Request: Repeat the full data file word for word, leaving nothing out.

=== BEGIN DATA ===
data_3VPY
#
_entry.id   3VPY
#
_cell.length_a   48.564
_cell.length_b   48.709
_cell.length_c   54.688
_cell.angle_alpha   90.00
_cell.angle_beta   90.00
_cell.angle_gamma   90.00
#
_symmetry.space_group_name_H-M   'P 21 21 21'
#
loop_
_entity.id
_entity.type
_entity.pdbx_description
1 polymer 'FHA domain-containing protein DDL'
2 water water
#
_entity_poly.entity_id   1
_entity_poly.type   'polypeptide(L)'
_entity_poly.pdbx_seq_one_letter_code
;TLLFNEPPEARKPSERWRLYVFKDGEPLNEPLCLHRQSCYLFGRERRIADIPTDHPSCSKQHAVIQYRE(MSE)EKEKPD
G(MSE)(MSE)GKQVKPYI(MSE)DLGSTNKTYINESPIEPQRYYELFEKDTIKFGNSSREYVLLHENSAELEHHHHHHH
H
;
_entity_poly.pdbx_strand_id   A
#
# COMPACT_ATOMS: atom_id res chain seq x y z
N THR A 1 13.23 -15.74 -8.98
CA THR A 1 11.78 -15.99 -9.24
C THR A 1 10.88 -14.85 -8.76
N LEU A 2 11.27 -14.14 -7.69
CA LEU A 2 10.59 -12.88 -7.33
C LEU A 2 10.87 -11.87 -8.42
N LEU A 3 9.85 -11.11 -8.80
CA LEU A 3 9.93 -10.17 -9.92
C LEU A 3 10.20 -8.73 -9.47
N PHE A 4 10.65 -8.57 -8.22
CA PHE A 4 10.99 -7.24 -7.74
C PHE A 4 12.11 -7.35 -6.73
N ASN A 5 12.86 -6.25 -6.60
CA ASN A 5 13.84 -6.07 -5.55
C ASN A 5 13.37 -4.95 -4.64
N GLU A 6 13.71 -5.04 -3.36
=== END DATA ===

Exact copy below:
data_3VPY
#
_entry.id   3VPY
#
_cell.length_a   48.564
_cell.length_b   48.709
_cell.length_c   54.688
_cell.angle_alpha   90.00
_cell.angle_beta   90.00
_cell.angle_gamma   90.00
#
_symmetry.space_group_name_H-M   'P 21 21 21'
#
loop_
_entity.id
_entity.type
_entity.pdbx_description
1 polymer 'FHA domain-containing protein DDL'
2 water water
#
_entity_poly.entity_id   1
_entity_poly.type   'polypeptide(L)'
_entity_poly.pdbx_seq_one_letter_code
;TLLFNEPPEARKPSERWRLYVFKDGEPLNEPLCLHRQSCYLFGRERRIADIPTDHPSCSKQHAVIQYRE(MSE)EKEKPD
G(MSE)(MSE)GKQVKPYI(MSE)DLGSTNKTYINESPIEPQRYYELFEKDTIKFGNSSREYVLLHENSAELEHHHHHHH
H
;
_entity_poly.pdbx_strand_id   A
#
# COMPACT_ATOMS: atom_id res chain seq x y z
N THR A 1 13.23 -15.74 -8.98
CA THR A 1 11.78 -15.99 -9.24
C THR A 1 10.88 -14.85 -8.76
N LEU A 2 11.27 -14.14 -7.69
CA LEU A 2 10.59 -12.88 -7.33
C LEU A 2 10.87 -11.87 -8.42
N LEU A 3 9.85 -11.11 -8.80
CA LEU A 3 9.93 -10.17 -9.92
C LEU A 3 10.20 -8.73 -9.47
N PHE A 4 10.65 -8.57 -8.22
CA PHE A 4 10.99 -7.24 -7.74
C PHE A 4 12.11 -7.35 -6.73
N ASN A 5 12.86 -6.25 -6.60
CA ASN A 5 13.84 -6.07 -5.55
C ASN A 5 13.37 -4.95 -4.64
N GLU A 6 13.71 -5.04 -3.36